Two of the best parts, White said, is that the winning ideas from InnoHack 2018 are now being considered for implementation by health care organizations across Jefferson County, and that nurses made a significant impact on those ideas.

    “Becky and I celebrated that nurses were on both winning teams, illustrating the important role nurses play in real-world problem-solving scenarios,” said White.

    The Innohack annual event is sponsored by the UAB Schools of Nursing, Public Health, Medicine and Health Professions and Brookwood Baptist Health.

    White earned his Master of Science in Nursing (MSN) and Doctor of Nursing Practice (DNP) degrees from the UAB School of Nursing in 2006 and 2011, respectively.

    Langner earned her MSN degrees from the UAB School of Nursing in 1979 and 2013, respectively. She is Publicity Chair for the School’s Nu Chapter of Sigma.

    The UAB School of Nursing is ranked 13th in overall graduate programs, among the top five public schools of nursing in the country by U.S. News and World Report, and offers innovative bachelor's, master's, and doctoral programs, including the state’s only PhD in Nursing degree and a DNP degree offering BSN, MSN and Nurse Anesthesia Pathways; more than 10 specialty nurse practitioner tracks, advanced nursing executive majors in administration and informatics, and an Accelerated Master's in Nursing Pathway (AMNP) for students who already have one degree.

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  • Harris leading pediatric MS cognition research

    Posted Feb 22, 2018 by Jennifer Lollar

    By Jimmy Creed
    University of Alabama at Birmingham (UAB) School of Nursing Instructor Yolanda Harris, MSN, CRNP, CPNP-AC, wants to know how Multiple Sclerosis (MS) impacts decision-making in children.

    Harris has been named principal investigator by the UAB Center for Pediatric Onset Demyelinating Disease at Children's Hospital of a $56,695 grant to study this relatively...

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    By Jimmy Creed
    University of Alabama at Birmingham (UAB) School of Nursing Instructor Yolanda Harris, MSN, CRNP, CPNP-AC, wants to know how Multiple Sclerosis (MS) impacts decision-making in children.

    Harris has been named principal investigator by the UAB Center for Pediatric Onset Demyelinating Disease at Children’s Hospital of a $56,695 grant to study this relatively unexplored area. The grant is part of a larger multi-site grant from the National Multiple Sclerosis Society to New York University and the Network of Pediatric Multiple Sclerosis Centers (NPMSC).

    “This study is the first of its kind, looking at how pediatric-onset MS affects cognition in children,” Harris said. “The goal is to identify what may be the challenges for these children and use that information to develop interventions to help improve their cognitive skills as they grow older.”

    Using a battery of cognitive tests to study processing speed, the rate at which a person processes information from start to finish, Harris wants to develop a better understanding of cognitive decline and evaluations that could provide key insights for the future.

    “We want to learn all we can so we can help these children be productive members of society as they move forward,” Harris said.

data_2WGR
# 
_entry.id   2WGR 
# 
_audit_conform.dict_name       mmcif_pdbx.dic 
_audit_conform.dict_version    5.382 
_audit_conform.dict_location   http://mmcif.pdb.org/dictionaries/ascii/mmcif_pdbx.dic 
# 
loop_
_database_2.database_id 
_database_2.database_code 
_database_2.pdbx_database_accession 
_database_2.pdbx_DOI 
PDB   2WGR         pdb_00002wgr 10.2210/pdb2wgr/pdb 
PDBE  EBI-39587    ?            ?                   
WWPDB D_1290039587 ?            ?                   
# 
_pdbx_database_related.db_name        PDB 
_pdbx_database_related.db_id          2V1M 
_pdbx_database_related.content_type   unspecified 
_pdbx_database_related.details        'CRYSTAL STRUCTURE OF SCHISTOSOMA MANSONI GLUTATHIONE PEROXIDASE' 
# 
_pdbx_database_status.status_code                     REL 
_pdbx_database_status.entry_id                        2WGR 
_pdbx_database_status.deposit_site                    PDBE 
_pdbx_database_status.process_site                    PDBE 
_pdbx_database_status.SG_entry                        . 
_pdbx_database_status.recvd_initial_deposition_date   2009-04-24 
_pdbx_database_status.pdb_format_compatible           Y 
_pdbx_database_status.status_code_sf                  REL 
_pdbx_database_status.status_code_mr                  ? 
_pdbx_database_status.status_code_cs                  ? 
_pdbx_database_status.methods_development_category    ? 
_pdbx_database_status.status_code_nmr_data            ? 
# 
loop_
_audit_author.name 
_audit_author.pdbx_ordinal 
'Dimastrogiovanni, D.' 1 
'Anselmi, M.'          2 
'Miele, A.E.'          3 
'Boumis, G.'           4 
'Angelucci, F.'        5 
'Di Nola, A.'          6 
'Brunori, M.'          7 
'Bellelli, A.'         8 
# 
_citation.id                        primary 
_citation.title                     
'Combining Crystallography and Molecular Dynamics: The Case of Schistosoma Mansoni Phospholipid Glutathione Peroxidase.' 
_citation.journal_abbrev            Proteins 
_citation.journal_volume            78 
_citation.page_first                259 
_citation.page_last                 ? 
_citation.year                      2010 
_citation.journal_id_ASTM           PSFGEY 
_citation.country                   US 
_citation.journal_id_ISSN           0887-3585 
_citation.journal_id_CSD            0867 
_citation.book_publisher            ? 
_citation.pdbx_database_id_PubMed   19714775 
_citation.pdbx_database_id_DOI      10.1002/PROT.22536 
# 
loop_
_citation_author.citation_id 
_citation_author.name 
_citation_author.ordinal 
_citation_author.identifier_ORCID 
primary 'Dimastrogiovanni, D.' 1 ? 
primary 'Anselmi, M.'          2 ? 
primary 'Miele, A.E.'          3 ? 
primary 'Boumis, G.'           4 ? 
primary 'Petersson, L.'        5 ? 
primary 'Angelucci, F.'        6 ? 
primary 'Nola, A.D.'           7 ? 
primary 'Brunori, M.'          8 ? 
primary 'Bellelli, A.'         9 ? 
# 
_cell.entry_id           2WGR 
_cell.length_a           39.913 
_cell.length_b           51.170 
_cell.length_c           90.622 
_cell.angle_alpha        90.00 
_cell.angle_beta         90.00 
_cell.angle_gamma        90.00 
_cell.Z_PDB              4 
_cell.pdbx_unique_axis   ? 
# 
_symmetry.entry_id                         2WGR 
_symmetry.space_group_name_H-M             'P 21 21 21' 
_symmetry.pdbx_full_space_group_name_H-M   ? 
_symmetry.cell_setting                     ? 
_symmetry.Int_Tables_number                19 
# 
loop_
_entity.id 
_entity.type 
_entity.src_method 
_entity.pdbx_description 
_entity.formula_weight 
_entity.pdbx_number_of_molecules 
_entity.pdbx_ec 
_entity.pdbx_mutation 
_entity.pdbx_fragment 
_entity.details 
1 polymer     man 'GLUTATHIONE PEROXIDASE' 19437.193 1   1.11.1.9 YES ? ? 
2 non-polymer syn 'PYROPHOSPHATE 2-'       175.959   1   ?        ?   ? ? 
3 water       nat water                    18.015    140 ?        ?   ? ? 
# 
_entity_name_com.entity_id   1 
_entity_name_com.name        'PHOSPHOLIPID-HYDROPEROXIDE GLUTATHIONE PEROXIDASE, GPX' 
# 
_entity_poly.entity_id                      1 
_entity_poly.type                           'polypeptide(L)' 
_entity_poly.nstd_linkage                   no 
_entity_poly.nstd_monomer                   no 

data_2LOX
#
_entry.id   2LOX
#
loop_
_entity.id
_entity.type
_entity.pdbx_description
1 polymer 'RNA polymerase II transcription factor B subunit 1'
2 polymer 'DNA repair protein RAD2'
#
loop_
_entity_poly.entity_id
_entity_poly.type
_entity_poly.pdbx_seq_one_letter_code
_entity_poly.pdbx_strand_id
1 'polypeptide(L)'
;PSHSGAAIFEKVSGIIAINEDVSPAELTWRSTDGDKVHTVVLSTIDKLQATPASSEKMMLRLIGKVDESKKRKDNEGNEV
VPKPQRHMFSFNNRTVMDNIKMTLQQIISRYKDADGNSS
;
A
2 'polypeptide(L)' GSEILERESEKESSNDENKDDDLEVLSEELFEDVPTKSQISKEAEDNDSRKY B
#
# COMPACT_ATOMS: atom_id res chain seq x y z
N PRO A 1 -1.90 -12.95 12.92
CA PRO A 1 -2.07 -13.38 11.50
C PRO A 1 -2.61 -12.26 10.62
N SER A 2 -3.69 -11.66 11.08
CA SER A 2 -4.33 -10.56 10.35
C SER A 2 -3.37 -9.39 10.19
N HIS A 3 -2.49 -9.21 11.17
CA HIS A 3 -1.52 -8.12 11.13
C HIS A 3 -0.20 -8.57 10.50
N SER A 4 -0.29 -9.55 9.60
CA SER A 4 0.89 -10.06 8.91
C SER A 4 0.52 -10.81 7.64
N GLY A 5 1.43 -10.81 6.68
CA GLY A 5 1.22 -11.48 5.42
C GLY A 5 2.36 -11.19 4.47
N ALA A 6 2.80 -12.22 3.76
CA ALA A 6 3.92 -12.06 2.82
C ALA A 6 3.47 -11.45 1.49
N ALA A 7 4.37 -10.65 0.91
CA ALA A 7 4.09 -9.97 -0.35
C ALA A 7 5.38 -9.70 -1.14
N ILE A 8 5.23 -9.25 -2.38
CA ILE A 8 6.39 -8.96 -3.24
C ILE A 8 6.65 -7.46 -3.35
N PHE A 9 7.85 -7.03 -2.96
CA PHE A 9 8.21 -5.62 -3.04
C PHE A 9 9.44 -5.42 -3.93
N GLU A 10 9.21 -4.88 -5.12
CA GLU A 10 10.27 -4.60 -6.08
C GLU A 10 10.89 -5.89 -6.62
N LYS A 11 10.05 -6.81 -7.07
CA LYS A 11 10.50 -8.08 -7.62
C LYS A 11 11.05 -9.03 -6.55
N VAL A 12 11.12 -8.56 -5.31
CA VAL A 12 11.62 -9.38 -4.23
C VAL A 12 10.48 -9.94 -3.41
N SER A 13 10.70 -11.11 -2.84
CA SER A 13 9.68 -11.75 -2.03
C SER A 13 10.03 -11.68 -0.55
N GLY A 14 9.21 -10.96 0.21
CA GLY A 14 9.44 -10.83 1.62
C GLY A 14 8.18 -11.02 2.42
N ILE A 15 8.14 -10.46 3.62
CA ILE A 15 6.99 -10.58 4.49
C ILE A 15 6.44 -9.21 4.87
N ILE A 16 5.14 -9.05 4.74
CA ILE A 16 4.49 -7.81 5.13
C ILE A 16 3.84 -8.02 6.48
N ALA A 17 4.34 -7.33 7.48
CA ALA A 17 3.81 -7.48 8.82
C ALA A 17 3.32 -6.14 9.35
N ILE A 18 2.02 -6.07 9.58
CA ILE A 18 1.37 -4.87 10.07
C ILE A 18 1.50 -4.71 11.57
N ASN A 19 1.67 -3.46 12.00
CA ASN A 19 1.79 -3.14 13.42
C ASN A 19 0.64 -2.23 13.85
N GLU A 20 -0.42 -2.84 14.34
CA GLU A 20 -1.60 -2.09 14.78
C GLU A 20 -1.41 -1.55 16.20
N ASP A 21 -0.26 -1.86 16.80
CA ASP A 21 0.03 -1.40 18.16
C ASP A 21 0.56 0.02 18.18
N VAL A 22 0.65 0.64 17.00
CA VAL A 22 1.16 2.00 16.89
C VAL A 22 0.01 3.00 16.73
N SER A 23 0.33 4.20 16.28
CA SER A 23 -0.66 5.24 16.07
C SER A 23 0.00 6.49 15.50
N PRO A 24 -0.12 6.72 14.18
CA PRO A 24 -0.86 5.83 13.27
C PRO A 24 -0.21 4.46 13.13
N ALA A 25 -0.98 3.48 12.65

More cognitive effects in children
    Working within the framework of a protocol called Cognition and Neurodevelopmental Influence (CANDI), researchers are examining 150 children with MS ages 10 to 16 and 100 healthy children in the same age group. The NPMSC is also recruiting 100 adults ages 25 to 46 whose MS was diagnosed at 21 or later and who have had the disease for up to 10 years.

    Subjects take information-processing tests that provide measures of simple reaction time, choice reaction time, which determines general alertness, working memory and social cognition. Subjects also provide information on IQ, how long they have had the disease and disease activity to help researchers assess predictors of cognitive processing speed.

    “We know that pediatric MS patients have more cognitive effects than physical effects, and this study is bringing insight into how much the disease contributes to their cognitive issues,” Harris said. “Understanding and evaluating these measures of cognitive risk in the pediatric-onset MS population also helps care providers determine whether patients will benefit most from more conservative or more aggressive disease management at a given point in time.”

    Unique opportunity in nursing
    As a bedside nurse in the Special Care Unit, an intensive care step-down unit at Children’s of Alabama, for five years before setting out to become a Nurse Practitioner, Harris developed a keen interest in how chronic illnesses, such as MS and others, affect families. For the last four years, her dissertation topic, “A Qualitative Descriptive Study Exploring the Adaptation of Families of Children with Multiple Sclerosis from the Perspective of Caregivers,” as a student in the School’s Doctor of Philosophy in Nursing (PhD) Program, has focused on how MS impacts families as a whole.

    Now, as part of the UAB Center for Pediatric Onset Demyelinating Disease, Harris is leading the effort to help chronically ill children with MS and their families from Alabama and seven other Southeastern states.